Why would FXR work better against MCF-7TR, the tamoxifen-resistant cells? Part of the explanation may be that MCF-7TR relies more on HER2, and FXR targets HER2, Giordano said. That would make the tamoxifen-resistant cancer cells more vulnerable to activated FXR, she said.

"This is an 'in vitro' preclinical study, but of course the next step will be to test this in vivo using mice implanted with tamoxifen-resistant breast cancer cells," said Giordano.


Contact: Donna Krupa
Federation of American Societies for Experimental Biology

Related medicine news :

1. Study examines global availability of treatment involving transplantation of blood stem cells
2. Study finds that drugs used for treatment of influenza in pregnancy appear to be safe
3. Comparative-effectiveness study confirms new treatment for diabetic macular edema
4. CureTogether Announces Online Autism Treatment Study
5. LA BioMed awarded research grant to study HIV prevention gel
6. Study Makes Strides in Understanding Ovarian Cancer
7. Brown Rice Tied to Better Heart Health in Study
8. NIH study confirms location of stem cells near cartilage-rich regions in bones
9. Immune cells predict success of head and neck cancer treatment, U-M study finds
10. Noncardiac Chest Pain May Warrant More Management: Study
11. SGIC Study Finds Drivers Are Losing Their Cool At School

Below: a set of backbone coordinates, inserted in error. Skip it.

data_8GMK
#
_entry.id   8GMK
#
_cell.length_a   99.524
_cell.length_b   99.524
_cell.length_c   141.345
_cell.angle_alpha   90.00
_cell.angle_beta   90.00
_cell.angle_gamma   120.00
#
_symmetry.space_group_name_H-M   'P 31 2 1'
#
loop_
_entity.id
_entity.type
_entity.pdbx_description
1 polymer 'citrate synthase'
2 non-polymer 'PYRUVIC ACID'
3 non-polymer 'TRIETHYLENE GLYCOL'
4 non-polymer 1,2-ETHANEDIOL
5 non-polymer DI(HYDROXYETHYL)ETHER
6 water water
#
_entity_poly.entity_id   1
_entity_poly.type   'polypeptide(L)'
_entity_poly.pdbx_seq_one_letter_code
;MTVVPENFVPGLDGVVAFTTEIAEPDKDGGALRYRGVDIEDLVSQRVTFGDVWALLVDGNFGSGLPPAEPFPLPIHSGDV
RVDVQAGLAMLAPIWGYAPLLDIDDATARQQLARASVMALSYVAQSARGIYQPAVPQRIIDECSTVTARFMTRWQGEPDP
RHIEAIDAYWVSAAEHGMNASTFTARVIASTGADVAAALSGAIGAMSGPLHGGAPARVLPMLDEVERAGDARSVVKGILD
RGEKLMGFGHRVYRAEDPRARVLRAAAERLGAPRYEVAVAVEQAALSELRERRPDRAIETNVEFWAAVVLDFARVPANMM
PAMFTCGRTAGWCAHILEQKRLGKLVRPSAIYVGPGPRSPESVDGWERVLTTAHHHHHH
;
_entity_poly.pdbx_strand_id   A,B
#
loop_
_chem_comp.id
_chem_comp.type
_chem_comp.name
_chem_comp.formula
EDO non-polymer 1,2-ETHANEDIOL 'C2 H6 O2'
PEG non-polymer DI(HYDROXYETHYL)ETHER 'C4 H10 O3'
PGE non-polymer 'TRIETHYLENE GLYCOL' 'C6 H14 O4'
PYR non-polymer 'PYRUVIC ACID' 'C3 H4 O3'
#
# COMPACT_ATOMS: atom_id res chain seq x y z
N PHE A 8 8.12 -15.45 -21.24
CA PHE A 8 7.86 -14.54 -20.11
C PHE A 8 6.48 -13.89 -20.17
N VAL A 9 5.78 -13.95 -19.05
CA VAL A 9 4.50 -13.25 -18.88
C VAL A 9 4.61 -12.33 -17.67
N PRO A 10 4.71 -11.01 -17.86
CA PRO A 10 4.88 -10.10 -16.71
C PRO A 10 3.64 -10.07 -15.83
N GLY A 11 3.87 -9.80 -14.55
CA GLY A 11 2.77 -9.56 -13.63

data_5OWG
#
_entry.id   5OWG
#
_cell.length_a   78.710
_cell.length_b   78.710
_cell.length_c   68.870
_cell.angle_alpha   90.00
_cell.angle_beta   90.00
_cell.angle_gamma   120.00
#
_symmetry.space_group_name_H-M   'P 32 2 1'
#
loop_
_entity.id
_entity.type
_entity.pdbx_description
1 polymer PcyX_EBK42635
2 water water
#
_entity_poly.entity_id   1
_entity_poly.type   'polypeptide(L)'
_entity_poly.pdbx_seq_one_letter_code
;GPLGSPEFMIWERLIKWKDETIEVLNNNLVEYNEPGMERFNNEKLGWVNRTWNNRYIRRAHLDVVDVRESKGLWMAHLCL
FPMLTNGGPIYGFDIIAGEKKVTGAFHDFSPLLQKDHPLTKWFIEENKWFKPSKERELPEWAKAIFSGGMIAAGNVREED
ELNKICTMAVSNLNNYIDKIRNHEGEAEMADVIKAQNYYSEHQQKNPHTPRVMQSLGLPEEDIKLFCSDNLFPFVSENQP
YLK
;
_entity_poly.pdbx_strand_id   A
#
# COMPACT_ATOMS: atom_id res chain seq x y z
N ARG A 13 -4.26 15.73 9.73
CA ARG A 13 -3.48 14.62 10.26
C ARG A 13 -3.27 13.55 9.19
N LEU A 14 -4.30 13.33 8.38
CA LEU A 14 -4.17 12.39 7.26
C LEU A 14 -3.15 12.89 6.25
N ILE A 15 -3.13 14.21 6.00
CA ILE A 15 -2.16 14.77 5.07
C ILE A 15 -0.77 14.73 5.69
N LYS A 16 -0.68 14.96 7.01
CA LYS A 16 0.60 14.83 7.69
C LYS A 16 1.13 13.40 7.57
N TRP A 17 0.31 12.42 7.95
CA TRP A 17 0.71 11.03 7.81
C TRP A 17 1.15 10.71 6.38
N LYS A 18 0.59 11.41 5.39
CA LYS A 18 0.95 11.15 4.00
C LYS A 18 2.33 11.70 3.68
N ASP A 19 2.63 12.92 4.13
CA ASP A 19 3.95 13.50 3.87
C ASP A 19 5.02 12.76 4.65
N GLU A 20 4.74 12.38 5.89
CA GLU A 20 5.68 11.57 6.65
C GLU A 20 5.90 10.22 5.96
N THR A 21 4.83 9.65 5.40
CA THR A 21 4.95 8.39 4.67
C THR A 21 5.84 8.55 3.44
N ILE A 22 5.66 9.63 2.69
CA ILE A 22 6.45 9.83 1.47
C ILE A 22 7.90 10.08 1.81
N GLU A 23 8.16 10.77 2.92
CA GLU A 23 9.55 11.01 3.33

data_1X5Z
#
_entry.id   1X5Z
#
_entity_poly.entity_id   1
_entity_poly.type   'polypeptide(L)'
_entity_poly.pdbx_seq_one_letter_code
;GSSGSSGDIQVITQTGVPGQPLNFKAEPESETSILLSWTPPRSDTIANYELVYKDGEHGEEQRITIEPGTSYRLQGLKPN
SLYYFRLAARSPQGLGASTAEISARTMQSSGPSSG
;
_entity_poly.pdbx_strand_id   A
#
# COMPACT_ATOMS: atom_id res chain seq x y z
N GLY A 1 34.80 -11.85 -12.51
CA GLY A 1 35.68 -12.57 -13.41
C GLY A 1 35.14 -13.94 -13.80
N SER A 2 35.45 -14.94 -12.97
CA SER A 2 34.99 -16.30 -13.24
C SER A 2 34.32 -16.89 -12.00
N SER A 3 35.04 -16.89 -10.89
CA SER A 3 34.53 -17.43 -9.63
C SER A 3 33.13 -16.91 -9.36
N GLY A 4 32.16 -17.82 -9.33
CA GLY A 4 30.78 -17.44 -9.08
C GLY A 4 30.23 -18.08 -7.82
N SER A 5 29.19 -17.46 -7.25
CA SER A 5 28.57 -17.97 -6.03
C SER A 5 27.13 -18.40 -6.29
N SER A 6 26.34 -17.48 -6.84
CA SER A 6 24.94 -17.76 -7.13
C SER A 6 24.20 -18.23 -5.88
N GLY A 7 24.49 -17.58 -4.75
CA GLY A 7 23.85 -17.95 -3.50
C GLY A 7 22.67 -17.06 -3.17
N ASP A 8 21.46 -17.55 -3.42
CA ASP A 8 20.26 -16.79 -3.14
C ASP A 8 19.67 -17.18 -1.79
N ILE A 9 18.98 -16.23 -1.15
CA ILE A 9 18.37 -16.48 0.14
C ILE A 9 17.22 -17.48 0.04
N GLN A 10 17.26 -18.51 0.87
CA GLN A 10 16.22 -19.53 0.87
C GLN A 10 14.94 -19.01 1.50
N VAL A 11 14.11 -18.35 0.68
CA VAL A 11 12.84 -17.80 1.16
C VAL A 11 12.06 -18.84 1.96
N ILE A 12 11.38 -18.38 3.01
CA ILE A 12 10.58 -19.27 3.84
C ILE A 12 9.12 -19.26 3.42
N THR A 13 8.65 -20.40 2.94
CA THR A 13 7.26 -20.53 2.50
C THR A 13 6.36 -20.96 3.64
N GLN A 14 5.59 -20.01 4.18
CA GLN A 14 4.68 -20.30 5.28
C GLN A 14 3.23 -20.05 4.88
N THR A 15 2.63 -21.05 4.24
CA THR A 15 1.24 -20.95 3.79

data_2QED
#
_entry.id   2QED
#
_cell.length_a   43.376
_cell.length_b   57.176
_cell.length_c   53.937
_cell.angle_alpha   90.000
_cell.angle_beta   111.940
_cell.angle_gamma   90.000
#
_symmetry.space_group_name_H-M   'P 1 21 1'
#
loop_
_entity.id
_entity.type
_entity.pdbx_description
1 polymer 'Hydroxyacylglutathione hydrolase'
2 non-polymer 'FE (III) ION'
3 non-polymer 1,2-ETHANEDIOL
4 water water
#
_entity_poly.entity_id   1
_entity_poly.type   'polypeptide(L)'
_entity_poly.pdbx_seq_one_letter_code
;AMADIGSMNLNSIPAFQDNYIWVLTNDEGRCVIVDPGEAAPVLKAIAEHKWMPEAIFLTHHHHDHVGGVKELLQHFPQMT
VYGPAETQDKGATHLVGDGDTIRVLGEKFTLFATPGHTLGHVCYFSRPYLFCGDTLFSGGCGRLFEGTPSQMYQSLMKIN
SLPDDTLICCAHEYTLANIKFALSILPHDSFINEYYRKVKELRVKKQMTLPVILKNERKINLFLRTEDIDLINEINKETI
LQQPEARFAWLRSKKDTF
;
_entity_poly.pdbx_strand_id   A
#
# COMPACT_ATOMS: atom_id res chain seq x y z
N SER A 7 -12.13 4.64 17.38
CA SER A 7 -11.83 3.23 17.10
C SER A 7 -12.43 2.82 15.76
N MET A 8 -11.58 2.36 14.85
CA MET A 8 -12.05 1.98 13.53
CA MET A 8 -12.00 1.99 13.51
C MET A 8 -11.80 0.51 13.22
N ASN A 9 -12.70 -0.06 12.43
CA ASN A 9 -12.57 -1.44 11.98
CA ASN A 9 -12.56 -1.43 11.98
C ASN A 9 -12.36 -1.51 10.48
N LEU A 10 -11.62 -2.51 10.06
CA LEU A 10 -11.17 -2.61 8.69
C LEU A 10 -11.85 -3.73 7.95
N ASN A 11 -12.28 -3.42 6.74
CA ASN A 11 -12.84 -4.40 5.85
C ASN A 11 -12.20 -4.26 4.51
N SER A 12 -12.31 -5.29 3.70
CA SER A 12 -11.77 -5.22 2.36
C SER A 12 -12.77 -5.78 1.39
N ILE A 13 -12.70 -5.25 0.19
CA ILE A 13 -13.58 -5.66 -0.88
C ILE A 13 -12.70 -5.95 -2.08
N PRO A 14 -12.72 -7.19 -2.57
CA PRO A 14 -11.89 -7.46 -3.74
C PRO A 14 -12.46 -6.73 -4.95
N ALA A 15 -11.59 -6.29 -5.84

Post Your Comments:
(Date:6/26/2016)... ... 2016 , ... Brent Kasmer, a legally blind and certified personal trainer is helping to develop ... The fitness app plans to fix the two major problems leading the fitness industry today:, ... all type program , They don’t eliminate all the reasons people quit their ...
(Date:6/25/2016)... ... 25, 2016 , ... The temporary closing of Bruton Memorial Library on June 21 due to ... a new, often overlooked aspect of head lice: the parasite’s ability to live away from ... common occurrence, but a necessary one in the event that lice have simply gotten out ...
(Date:6/25/2016)... ... June 25, 2016 , ... ... non-athletes recover from injury. Recently, he has implemented orthobiologic procedures as a method ... —Johnson is one of the first doctors to perform the treatment. Orthobiologics are ...
(Date:6/24/2016)... ... June 24, 2016 , ... Those who have experienced ... feelings, many turn to unhealthy avenues, such as drug or alcohol abuse, as a ... has released tools for healthy coping following a traumatic event. , Trauma sufferers tend ...
(Date:6/24/2016)... ... 2016 , ... Global law firm Greenberg Traurig, P.A. announced that 20 Florida ... their peers for this recognition are considered among the top 2 percent of lawyers ... as members of this year’s Legal Elite Hall of Fame: Miami Shareholders Mark ...
Breaking Medicine News(10 mins):
(Date:6/24/2016)... , June 24, 2016   Bay ... Rehabilitation Network,s Dean Center for Tick Borne ... Medicine and Rehabilitation, MIT Hacking Medicine, University of ... Innovation, today announced the five finalists of ... Lyme disease.  More than 100 scientists, clinicians, researchers, ...
(Date:6/24/2016)... Dehaier Medical Systems Ltd. (NASDAQ: ... and sells medical devices and wearable sleep respiratory products ... cooperation agreement with Hongyuan Supply Chain Management Co., Ltd. ... 20, 2016, to develop Dehaier,s new Internet medical technology ... will leverage Hongyuan Supply Chain,s sales platform to reach ...
(Date:6/24/2016)... LEXINGTON, Mass. , June 24, 2016   ... specialty pharmaceutical company developing innovative inhaled drugs, announced today ... when Russell Investments reconstituted its comprehensive set ... 2016. "This is an important milestone for ... "It will increase shareholder awareness of our progress in ...
Breaking Medicine Technology: